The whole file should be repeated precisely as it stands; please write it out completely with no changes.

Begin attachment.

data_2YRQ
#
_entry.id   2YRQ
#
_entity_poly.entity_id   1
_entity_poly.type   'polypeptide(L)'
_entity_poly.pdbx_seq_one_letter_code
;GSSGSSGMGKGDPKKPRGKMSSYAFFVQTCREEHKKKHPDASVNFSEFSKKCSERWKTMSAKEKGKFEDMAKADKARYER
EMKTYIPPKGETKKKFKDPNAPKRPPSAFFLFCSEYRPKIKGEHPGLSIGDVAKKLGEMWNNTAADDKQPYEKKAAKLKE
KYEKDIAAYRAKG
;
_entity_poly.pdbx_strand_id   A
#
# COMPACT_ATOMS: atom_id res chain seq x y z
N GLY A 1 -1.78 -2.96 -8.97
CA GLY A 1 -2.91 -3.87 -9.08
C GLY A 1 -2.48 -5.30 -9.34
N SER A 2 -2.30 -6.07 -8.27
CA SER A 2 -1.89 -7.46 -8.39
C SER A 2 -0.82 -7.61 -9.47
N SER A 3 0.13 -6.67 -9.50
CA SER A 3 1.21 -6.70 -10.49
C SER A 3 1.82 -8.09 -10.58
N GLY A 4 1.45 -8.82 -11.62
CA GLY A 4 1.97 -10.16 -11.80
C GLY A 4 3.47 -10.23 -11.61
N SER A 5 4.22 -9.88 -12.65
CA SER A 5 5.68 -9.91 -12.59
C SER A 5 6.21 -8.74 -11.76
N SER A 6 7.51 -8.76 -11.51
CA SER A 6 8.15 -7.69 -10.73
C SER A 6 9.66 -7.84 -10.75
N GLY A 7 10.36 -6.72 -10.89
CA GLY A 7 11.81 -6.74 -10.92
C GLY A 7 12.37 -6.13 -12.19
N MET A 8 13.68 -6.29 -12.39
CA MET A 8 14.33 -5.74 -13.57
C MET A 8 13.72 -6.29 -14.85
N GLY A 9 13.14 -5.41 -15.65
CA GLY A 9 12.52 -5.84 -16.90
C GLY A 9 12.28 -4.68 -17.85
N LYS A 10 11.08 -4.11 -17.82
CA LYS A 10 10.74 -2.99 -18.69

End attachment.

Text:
data_2YRQ
#
_entry.id   2YRQ
#
_entity_poly.entity_id   1
_entity_poly.type   'polypeptide(L)'
_entity_poly.pdbx_seq_one_letter_code
;GSSGSSGMGKGDPKKPRGKMSSYAFFVQTCREEHKKKHPDASVNFSEFSKKCSERWKTMSAKEKGKFEDMAKADKARYER
EMKTYIPPKGETKKKFKDPNAPKRPPSAFFLFCSEYRPKIKGEHPGLSIGDVAKKLGEMWNNTAADDKQPYEKKAAKLKE
KYEKDIAAYRAKG
;
_entity_poly.pdbx_strand_id   A
#
# COMPACT_ATOMS: atom_id res chain seq x y z
N GLY A 1 -1.78 -2.96 -8.97
CA GLY A 1 -2.91 -3.87 -9.08
C GLY A 1 -2.48 -5.30 -9.34
N SER A 2 -2.30 -6.07 -8.27
CA SER A 2 -1.89 -7.46 -8.39
C SER A 2 -0.82 -7.61 -9.47
N SER A 3 0.13 -6.67 -9.50
CA SER A 3 1.21 -6.70 -10.49
C SER A 3 1.82 -8.09 -10.58
N GLY A 4 1.45 -8.82 -11.62
CA GLY A 4 1.97 -10.16 -11.80
C GLY A 4 3.47 -10.23 -11.61
N SER A 5 4.22 -9.88 -12.65
CA SER A 5 5.68 -9.91 -12.59
C SER A 5 6.21 -8.74 -11.76
N SER A 6 7.51 -8.76 -11.51
CA SER A 6 8.15 -7.69 -10.73
C SER A 6 9.66 -7.84 -10.75
N GLY A 7 10.36 -6.72 -10.89
CA GLY A 7 11.81 -6.74 -10.92
C GLY A 7 12.37 -6.13 -12.19
N MET A 8 13.68 -6.29 -12.39
CA MET A 8 14.33 -5.74 -13.57
C MET A 8 13.72 -6.29 -14.85
N GLY A 9 13.14 -5.41 -15.65
CA GLY A 9 12.52 -5.84 -16.90
C GLY A 9 12.28 -4.68 -17.85
N LYS A 10 11.08 -4.11 -17.82
CA LYS A 10 10.74 -2.99 -18.69